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Nationstar Mortgage, LLC v. SFR Investments Pool 1, LLC

United States District Court, D. Nevada

February 21, 2017

NATIONSTAR MORTGAGE, LLC, Plaintiffs,
v.
SFR INVESTMENTS POOL 1, LLC, Defendants.

          ORDER

         Presently before this court is plaintiff Nationstar Mortgage, LLC's motion to amend its complaint to add parties (ECF Nos. 24, 25), and defendant SFR Investments Pool 1, LLC's (“SFR”) motion to certify a question of law (ECF No. 28). To the former motion, defendant filed a response that included its non-opposition; however, defendant contests the facts as stated in plaintiff's motion. (ECF No. 26). To the latter motion, plaintiff filed a response (ECF No. 29), and defendant filed a reply (ECF No. 30).

         I. Motion to amend complaint

         Federal Rule of Civil Procedure 15(a)(2) states: “[A] party may amend its pleading only with the opposing party's written consent or the court's leave. The court should freely give leave when justice so requires.” Moreover, “[a] district court determines the propriety of a motion to amend by ascertaining the presence of any of four factors: bad faith, undue delay, prejudice to the opposing party, and/or futility.” Griggs v. Pace Am. Grp., Inc., 170 F.3d 877, 880 (9th Cir. 1999). Indeed, “this determination should be performed with all inferences in favor of granting the motion.” Id. “Where there is a lack of prejudice to the opposing party and the amended complaint is obviously not frivolous, or made as a dilatory maneuver in bad faith, it is an abuse of discretion to deny [a motion to amend].” Howey v. United States, 481 F.2d 1187, 1190-91 (9th Cir. 1973).

         Although defendant does not oppose plaintiff's motion to file an amended complaint, this court cannot allow the amended complaint to be filed in its current form. See (ECF Nos. 25, 26). Plaintiff's motion indicates that it wishes to add Suncrest Homeowners Association and Nevada Association Services, Inc. as parties to this action, but the submitted proposed amended complaint neither names those entities as parties with sufficient clarity nor properly alleges this court's jurisdiction over them. (ECF Nos. 24, 25).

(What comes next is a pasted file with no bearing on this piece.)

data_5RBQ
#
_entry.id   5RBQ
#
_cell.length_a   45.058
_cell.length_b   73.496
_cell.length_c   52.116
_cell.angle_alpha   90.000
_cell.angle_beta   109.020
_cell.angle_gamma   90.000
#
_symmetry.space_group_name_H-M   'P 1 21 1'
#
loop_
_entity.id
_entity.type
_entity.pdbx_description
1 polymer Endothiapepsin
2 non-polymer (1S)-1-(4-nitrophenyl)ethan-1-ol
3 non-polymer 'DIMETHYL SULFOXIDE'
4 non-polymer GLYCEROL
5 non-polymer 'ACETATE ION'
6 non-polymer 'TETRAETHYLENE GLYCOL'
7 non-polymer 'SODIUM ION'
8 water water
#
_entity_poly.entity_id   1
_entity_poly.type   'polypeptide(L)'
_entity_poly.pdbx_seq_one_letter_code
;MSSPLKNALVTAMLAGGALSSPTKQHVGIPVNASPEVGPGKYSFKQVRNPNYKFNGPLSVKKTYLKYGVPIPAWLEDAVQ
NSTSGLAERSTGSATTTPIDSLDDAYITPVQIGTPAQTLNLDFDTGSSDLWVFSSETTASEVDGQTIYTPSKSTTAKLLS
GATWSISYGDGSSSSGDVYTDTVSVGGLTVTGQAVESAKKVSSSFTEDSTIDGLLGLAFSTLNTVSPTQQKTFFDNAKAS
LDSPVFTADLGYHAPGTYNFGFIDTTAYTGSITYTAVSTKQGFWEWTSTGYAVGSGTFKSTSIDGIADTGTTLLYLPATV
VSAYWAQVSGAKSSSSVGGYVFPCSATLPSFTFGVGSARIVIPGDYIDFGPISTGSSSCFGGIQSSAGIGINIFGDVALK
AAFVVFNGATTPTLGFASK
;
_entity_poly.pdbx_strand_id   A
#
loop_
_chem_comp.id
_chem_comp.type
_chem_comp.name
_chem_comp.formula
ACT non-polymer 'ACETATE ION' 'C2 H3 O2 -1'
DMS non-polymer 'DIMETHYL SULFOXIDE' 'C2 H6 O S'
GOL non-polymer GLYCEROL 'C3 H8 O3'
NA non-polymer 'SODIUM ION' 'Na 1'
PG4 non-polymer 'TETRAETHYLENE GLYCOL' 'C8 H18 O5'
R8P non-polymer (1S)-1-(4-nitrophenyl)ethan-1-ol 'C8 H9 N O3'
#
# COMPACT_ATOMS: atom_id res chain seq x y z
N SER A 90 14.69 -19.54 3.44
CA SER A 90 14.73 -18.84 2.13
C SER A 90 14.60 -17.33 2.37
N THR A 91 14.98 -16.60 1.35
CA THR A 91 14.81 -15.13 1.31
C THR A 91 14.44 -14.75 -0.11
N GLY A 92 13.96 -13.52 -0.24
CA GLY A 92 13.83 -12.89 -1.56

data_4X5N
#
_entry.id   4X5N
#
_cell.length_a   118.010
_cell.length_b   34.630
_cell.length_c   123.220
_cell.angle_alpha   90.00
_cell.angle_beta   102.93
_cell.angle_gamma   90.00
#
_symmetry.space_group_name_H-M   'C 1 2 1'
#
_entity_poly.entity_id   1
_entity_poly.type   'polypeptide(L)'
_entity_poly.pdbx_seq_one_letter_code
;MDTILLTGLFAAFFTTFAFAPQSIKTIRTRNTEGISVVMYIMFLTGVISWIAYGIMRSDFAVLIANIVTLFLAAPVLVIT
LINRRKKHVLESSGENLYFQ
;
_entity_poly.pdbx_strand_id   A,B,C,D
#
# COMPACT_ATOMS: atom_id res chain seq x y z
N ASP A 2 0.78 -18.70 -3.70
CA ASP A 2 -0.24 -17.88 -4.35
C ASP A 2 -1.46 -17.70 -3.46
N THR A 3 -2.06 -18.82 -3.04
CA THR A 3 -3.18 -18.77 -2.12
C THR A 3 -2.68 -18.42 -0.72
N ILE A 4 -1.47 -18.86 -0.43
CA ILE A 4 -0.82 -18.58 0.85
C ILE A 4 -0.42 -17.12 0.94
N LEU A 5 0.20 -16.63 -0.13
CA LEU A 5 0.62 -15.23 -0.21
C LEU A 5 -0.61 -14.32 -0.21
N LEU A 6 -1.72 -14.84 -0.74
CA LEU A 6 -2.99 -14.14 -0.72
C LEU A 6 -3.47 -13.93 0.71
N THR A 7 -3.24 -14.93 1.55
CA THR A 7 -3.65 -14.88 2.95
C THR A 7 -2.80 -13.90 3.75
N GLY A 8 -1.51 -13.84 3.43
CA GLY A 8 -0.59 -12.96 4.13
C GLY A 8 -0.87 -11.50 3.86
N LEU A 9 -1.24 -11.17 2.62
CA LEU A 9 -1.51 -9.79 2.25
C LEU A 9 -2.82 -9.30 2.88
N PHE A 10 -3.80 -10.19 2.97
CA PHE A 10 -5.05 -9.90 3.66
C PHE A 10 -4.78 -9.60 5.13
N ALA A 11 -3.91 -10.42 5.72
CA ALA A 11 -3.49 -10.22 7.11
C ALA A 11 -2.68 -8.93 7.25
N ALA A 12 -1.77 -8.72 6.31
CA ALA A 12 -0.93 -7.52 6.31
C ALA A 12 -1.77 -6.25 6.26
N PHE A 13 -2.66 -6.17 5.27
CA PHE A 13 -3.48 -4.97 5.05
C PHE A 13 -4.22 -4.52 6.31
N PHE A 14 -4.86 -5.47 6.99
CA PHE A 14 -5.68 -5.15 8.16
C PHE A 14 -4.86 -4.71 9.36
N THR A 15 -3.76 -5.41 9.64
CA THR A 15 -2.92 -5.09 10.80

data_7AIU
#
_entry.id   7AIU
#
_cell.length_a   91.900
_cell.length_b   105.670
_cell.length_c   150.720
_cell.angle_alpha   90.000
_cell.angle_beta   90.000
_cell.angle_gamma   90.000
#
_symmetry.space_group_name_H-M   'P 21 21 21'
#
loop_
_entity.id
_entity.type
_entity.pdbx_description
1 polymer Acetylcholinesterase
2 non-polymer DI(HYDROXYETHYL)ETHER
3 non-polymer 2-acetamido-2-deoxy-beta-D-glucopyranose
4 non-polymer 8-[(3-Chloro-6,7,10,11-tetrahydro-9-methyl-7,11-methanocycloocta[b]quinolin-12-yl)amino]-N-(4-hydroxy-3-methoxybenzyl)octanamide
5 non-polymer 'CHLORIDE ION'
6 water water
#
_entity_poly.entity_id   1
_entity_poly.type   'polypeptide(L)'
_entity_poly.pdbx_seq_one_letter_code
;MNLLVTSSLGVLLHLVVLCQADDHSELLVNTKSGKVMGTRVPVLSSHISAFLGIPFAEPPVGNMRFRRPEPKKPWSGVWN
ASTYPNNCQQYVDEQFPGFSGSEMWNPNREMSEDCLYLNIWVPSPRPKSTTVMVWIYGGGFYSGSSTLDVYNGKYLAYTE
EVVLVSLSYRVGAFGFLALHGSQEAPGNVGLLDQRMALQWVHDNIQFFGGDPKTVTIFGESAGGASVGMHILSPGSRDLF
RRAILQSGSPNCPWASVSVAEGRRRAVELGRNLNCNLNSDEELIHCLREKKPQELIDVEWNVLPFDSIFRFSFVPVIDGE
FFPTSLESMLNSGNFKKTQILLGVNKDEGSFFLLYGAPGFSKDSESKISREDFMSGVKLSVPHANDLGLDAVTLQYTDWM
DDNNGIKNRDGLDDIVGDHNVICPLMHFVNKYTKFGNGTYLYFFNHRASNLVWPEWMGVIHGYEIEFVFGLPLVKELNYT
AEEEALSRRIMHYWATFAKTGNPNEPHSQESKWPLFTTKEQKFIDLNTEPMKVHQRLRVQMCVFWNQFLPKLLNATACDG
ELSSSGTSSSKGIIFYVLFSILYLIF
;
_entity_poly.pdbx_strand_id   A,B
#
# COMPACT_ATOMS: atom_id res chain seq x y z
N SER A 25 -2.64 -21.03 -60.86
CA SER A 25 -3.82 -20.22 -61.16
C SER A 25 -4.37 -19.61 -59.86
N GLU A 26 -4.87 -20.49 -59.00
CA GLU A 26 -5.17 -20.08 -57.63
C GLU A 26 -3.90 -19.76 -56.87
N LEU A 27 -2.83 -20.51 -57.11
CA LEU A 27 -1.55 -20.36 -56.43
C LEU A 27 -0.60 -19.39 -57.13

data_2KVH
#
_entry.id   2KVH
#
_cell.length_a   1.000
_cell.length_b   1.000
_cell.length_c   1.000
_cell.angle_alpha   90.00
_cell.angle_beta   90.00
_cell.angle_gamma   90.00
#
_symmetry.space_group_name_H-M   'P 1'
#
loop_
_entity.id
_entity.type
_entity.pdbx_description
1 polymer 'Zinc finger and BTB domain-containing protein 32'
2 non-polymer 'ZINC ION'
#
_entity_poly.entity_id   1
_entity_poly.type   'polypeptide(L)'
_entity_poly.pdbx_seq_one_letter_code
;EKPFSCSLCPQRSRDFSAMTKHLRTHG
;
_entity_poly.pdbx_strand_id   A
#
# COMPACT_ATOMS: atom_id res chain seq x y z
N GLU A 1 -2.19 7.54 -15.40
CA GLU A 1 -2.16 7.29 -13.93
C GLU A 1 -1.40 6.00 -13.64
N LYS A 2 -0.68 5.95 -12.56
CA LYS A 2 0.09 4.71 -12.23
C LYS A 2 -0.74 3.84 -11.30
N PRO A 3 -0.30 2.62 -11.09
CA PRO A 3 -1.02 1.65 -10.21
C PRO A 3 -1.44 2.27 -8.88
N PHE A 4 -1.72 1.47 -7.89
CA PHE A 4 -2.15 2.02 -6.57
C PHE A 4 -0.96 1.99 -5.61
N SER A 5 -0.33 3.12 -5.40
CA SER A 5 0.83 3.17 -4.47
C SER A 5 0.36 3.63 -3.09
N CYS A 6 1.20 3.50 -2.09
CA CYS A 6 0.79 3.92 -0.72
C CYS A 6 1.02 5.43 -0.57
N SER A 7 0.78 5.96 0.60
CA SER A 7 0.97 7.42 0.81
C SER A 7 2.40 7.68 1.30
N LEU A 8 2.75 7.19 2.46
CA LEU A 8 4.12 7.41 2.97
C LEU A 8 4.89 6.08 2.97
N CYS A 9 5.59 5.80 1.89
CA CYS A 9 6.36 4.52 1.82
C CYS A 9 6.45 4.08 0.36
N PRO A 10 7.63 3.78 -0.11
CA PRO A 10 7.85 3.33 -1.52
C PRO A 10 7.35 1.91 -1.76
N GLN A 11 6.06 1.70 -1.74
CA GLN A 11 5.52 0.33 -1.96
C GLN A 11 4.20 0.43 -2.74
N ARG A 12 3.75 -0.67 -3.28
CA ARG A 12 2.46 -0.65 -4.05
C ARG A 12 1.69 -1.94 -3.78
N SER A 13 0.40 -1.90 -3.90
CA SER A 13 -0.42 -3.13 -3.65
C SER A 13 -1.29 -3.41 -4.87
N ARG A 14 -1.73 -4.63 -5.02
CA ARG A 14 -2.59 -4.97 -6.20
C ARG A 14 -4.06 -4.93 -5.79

Therefore, the court must deny the motion because the proposed amended pleading is inadequate. See LR 8-1 (“The first allegation of any complaint, counterclaim, cross-claim, third-party complaint, or petition for affirmative relief must state the statutory or other basis of claimed federal jurisdiction and the facts to support it.”); LR 15-1 (“The proposed amended pleading must be complete in and of itself . . . .”); see also United States v. Hvass, 355 U.S. 570, 574-575 (1958) (describing how the local rules have the force of law); (ECF No. 25) (lacking any explicit mention of Suncrest Homeowners Association).

         II. Motion to certify a question of law

         Next, defendant requests that this court certify to the Nevada Supreme Court the question: “Whether NRS § 116.31168(1)'s incorporation of NRS § 107.090 requires homeowners' associations to provide notices of default to banks even when a bank does not request notice?” (ECF No. 28 at 1).

         Plaintiff responds that the Ninth Circuit's decision in Bourne Valley Court Trust v. Wells Fargo Bank, NA, 832 F.3d 1154 (9th Cir. 2016), is dispositive of the issue and controls this action. (ECF No. 29). This court agrees; the Ninth Circuit held-in a published opinion-as follows:

Bourne Valley argues that Nevada Revised Statute section 116.31168(1), which incorporated section 107.090, mandated actual notice to mortgage lenders whose rights are subordinate to a homeowners' association super priority lien . . . . According to Bourne Valley, this incorporation of section 107.090 means that foreclosing homeowners' associations were required to provide notice to mortgage lenders even absent a request. . . . .
If section 116.31168(1)'s incorporation of section 107.090 were to have required homeowners' associations to provide notice of default to mortgage lenders even absent a request, section 116.31163 and section 116.31165 would have been meaningless. We reject Bourne Valley's argument.

Bourne Valley Court Trust, 832 F.3d at 1159.

         Accordingly, the court will deny SFR's motion to certify this question to the Nevada Supreme Court. See Slayman v. FedEx Ground Package Sys., Inc., 765 F.3d 1033, 1041 (9th Cir. 2014) (reasoning that the applicability of “controlling precedent” permitted the denial of a request to certify a question to the Oregon Supreme Court).

         III. Conclusion

         In sum, plaintiffs motion to amend the complaint is denied for insufficiency of the proposed amended complaint. Next, defendant's motion to certify a question of law is denied because its offered question has ...


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